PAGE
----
While I personally do not believe that making sure to eat mushrooms sprinkled with turmeric is remotely close to a means to replace treatment by Daraprim in these patients, I don’t think it could hurt to at least acknowledge the health benefits that may be achieved by incorporating these traditional medicinal foods into their diets. Especially if we put the time and resources into understanding the metabolic pathways that underlie their therapeutic properties.

So, to offer a brief summary of what we’ve covered here: We first established that Shkreli is a goon who has put a lot of people in a bad situation. Next, tumeric, in addition to promoting a general sense of wellness may play a role in decreasing the risk of disease and decreasing the risk or progression of cancer, one of the immunocompromised populations that frequently uses Daraprim. We followed that up by covering that mushrooms containing vitamin D could act as a potential therapy to counter infection, much as Daraprim is used as a therapy to counter parasitic infection. Ultimately, combine the two (in the albeit oversimplified scenario I just presented) and you get a one-two punch that could compliment other therapies, or help fill the gaps left by the actions of Shkreli.


  1. Matt, I think that you've made an interesting point about traditional medicine. I also agree with you opinion that traditional medicine is in no way a replacement of modern medicine. That being said I think it is important for modern physicians to look at and understand traditional medicine. I think this is important due to the fact that for many people traditional medicine is their primary source of health care. In addition to that traditional medicine is an important aspect of their culture. In Africa it is common for people to consult both western medicine and traditional medicine in order to be cured from a disease. So a physician going in to work anywhere where traditional medicine is prevalent should learn and understand the role that traditional medicine has in the culture. In the past western doctors have gone into areas and tried to uproot traditional medicine completely. You need to look no further than precolonial Africa where doctors regarded traditional medicine as "black magic" and refused to treat people as long as they were consulting witch doctors (Feierman). In conclusion I think that it is important for us as future doctors, policy makers, and program directors not to dismiss traditional medicine as a joke. It is an important aspect of culture and can potentially be used in tandem with modern medicine to treat patients.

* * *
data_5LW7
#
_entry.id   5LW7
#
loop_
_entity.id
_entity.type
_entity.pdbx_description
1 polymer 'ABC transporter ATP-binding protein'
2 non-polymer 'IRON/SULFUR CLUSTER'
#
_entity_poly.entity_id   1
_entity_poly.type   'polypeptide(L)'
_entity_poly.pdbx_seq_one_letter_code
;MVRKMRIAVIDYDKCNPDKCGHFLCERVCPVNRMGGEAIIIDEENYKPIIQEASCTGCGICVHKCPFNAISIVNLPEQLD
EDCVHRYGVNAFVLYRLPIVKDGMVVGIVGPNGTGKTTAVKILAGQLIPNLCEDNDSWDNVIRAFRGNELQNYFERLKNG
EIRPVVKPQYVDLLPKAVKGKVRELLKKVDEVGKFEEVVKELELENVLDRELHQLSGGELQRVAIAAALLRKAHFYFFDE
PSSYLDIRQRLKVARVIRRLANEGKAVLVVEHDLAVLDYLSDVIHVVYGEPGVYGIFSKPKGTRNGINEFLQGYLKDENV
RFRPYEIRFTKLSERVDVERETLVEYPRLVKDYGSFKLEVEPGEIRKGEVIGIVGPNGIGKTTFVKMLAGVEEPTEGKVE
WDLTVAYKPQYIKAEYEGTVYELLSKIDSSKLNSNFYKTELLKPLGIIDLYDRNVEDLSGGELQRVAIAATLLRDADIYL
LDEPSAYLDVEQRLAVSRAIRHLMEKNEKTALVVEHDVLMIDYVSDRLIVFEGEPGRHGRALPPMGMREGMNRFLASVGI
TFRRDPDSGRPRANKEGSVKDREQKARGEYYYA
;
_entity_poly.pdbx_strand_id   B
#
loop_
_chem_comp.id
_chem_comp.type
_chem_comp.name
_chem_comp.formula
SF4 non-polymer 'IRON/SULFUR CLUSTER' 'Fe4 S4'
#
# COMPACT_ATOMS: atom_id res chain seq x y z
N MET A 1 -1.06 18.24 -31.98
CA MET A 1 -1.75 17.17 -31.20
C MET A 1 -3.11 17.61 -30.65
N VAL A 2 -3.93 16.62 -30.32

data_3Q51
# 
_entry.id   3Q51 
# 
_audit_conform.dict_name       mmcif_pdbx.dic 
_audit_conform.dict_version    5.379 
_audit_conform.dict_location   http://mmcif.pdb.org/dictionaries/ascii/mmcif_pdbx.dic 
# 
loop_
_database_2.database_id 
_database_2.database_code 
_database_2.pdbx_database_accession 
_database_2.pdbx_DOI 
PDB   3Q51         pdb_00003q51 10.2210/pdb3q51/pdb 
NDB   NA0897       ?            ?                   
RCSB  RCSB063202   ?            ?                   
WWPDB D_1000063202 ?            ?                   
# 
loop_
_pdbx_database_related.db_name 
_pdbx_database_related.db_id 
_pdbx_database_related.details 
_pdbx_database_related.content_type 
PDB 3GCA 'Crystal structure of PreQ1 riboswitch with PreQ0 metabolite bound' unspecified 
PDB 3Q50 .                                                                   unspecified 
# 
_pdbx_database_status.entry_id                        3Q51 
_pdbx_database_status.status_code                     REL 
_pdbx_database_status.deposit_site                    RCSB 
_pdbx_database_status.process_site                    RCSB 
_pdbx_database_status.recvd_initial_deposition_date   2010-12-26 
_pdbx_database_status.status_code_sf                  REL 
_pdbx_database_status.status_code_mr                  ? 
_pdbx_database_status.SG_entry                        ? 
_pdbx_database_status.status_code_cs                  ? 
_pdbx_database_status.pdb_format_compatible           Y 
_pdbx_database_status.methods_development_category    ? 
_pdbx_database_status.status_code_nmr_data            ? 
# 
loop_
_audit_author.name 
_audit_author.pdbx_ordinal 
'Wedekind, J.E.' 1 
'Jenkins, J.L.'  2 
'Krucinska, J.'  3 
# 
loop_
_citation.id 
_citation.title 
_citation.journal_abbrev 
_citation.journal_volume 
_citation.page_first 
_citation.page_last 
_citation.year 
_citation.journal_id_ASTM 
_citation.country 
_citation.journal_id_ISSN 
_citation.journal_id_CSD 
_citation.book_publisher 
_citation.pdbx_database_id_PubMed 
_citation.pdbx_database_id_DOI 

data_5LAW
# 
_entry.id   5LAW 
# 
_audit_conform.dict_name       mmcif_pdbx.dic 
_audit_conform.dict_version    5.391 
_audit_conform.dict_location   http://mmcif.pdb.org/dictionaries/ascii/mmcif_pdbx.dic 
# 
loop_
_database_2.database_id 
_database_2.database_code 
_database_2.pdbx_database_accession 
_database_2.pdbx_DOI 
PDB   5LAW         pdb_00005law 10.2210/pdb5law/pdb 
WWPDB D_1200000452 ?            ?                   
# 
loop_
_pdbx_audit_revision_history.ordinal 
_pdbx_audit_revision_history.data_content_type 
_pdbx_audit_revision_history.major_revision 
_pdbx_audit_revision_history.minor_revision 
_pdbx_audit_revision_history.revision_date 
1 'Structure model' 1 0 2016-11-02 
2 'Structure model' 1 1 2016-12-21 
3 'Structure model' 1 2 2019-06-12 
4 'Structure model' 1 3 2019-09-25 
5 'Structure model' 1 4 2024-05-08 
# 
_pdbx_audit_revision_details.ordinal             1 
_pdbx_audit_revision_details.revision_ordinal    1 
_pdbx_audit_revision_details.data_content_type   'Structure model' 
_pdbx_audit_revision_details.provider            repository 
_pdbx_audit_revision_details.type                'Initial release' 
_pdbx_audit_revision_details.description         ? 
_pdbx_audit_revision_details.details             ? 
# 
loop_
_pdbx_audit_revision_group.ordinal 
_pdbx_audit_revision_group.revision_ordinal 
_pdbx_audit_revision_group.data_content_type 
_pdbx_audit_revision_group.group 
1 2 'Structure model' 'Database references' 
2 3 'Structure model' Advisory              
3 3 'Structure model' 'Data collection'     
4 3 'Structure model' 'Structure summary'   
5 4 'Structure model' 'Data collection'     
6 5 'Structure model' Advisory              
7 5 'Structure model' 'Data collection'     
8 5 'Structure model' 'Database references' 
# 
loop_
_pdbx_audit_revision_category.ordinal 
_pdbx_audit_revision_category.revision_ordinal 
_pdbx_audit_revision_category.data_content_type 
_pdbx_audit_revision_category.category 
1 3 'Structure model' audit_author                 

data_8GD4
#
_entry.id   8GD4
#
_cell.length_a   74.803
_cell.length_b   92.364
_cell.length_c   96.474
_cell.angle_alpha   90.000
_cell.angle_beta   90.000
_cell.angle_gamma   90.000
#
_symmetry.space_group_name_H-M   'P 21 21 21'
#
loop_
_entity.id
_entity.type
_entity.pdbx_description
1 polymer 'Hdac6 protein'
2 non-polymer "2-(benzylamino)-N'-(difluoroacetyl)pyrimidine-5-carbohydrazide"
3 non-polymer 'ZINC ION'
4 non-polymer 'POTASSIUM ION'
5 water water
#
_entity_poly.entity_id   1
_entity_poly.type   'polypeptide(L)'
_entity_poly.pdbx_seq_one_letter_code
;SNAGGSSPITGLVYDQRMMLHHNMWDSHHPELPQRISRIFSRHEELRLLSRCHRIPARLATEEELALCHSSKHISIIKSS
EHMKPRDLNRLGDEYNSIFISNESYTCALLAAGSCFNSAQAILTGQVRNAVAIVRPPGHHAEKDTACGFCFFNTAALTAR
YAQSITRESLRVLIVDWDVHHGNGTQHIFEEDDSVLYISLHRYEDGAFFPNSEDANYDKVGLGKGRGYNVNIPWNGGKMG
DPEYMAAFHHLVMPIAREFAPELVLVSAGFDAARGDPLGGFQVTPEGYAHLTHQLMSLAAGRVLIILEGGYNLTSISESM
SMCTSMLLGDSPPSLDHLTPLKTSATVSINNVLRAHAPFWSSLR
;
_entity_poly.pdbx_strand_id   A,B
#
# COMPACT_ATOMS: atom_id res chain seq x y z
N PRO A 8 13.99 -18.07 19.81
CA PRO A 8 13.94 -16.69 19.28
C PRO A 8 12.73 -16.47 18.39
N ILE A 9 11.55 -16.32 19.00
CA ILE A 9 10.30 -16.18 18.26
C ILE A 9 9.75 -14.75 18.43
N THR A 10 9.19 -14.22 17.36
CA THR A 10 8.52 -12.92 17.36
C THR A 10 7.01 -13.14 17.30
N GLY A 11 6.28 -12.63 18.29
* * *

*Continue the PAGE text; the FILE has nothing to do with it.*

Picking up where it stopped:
Feierman, Steven, and John M. Janzen. The Social Basis of Health and Healing in Africa. Berkeley: University of California Press, 1992. Print.

  2. This comment has been removed by the author.

  3. Something I've really enjoyed learning about over the past couple of years is related to the point that Matt brought up about turmeric, and is an issue at least partially separate from the question of how best to integrate both traditional medicine and biomedical practitioners into a holistic view of healthcare. Why does it have to be healthcare practitioners who are wholly responsible for administering treatments and cures? It's amazing that there is a huge body of knowledge related to plants and herbs that people can grow at home and that can have so many benefits for health and well-being. Traditional healers have known about this since long before the herbal medicine trend started in the West. Moringa, for example, is a plant that happens to grows best in climates where there also happen to be high rates of malnutrition; plenty of studies done on the leaves of the plant show that it contains an exceedingly high amount of Vitamins A and C, calcium, potassium, protein, and many essential amino acids. Peppermint, an easily-grown herb, has been shown to relieve nausea and indigestion. While neither is a panacea for all health issues, plants like these are easily grown in a garden and can have a wide variety of health benefits. Programs that encourage people to take partial responsibility for their own healthcare and to invest in growing these high-impact plants have huge potential to positively impact their day-to-day lives, and these programs are leveraging knowledge that already exists in the community. When combined with a healthcare system that acknowledges both cultural context and needs as well as the helpful developments of modern medicine, it may be possible to approach a healthcare outlook that is truly holistic.